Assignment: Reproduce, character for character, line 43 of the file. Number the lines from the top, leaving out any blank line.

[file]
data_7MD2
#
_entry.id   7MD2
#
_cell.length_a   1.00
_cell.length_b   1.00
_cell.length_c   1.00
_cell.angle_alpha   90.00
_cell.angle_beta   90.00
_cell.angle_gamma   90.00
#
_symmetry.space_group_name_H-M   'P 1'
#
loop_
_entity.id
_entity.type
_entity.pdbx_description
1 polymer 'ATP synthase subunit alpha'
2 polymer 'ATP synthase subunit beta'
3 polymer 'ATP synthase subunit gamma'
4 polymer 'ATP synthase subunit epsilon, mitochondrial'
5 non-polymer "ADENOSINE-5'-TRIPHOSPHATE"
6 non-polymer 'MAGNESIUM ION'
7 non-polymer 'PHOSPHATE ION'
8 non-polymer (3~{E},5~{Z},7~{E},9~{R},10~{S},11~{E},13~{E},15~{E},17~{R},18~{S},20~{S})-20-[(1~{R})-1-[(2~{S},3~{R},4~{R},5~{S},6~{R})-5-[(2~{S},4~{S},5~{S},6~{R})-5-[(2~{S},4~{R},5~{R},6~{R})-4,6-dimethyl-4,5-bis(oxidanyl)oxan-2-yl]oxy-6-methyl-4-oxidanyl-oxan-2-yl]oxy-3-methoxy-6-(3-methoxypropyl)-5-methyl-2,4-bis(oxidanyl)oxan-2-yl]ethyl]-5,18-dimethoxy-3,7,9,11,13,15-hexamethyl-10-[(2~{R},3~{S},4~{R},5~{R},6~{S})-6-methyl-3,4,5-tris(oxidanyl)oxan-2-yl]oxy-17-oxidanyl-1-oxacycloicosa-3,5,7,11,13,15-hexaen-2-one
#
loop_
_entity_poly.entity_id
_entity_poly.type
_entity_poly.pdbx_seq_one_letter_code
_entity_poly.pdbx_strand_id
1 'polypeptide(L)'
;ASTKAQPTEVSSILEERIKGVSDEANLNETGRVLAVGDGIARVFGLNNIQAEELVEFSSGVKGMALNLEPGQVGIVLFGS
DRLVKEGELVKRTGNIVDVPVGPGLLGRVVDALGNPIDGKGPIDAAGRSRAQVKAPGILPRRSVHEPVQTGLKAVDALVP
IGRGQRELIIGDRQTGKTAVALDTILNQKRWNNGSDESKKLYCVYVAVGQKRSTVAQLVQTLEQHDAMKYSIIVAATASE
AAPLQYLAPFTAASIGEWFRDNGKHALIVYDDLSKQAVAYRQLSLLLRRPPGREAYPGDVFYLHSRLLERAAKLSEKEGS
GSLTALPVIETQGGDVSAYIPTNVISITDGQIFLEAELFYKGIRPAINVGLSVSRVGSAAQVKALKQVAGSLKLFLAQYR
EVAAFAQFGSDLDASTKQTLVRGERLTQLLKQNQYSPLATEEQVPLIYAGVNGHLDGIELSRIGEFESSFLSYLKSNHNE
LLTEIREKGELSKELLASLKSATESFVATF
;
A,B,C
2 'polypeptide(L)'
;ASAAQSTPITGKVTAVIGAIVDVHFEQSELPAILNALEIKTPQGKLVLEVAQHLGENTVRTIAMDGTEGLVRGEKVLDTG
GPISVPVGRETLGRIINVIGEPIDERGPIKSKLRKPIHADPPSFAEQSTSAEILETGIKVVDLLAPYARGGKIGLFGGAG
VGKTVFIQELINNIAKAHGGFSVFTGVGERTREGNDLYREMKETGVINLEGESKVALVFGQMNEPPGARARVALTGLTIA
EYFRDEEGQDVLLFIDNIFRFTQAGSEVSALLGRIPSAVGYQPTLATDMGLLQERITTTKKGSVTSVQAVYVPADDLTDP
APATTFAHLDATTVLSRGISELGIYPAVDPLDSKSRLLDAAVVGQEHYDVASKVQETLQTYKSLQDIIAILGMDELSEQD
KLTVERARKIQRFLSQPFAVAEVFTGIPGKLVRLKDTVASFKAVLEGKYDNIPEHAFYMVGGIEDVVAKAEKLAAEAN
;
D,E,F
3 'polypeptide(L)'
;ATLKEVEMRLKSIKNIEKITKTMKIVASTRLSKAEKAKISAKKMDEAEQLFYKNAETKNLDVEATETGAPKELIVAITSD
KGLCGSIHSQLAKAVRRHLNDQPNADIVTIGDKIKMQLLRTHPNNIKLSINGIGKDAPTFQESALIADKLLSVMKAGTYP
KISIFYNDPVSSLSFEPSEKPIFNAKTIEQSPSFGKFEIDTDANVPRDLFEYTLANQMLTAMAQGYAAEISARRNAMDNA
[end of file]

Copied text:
;ASAAQSTPITGKVTAVIGAIVDVHFEQSELPAILNALEIKTPQGKLVLEVAQHLGENTVRTIAMDGTEGLVRGEKVLDTG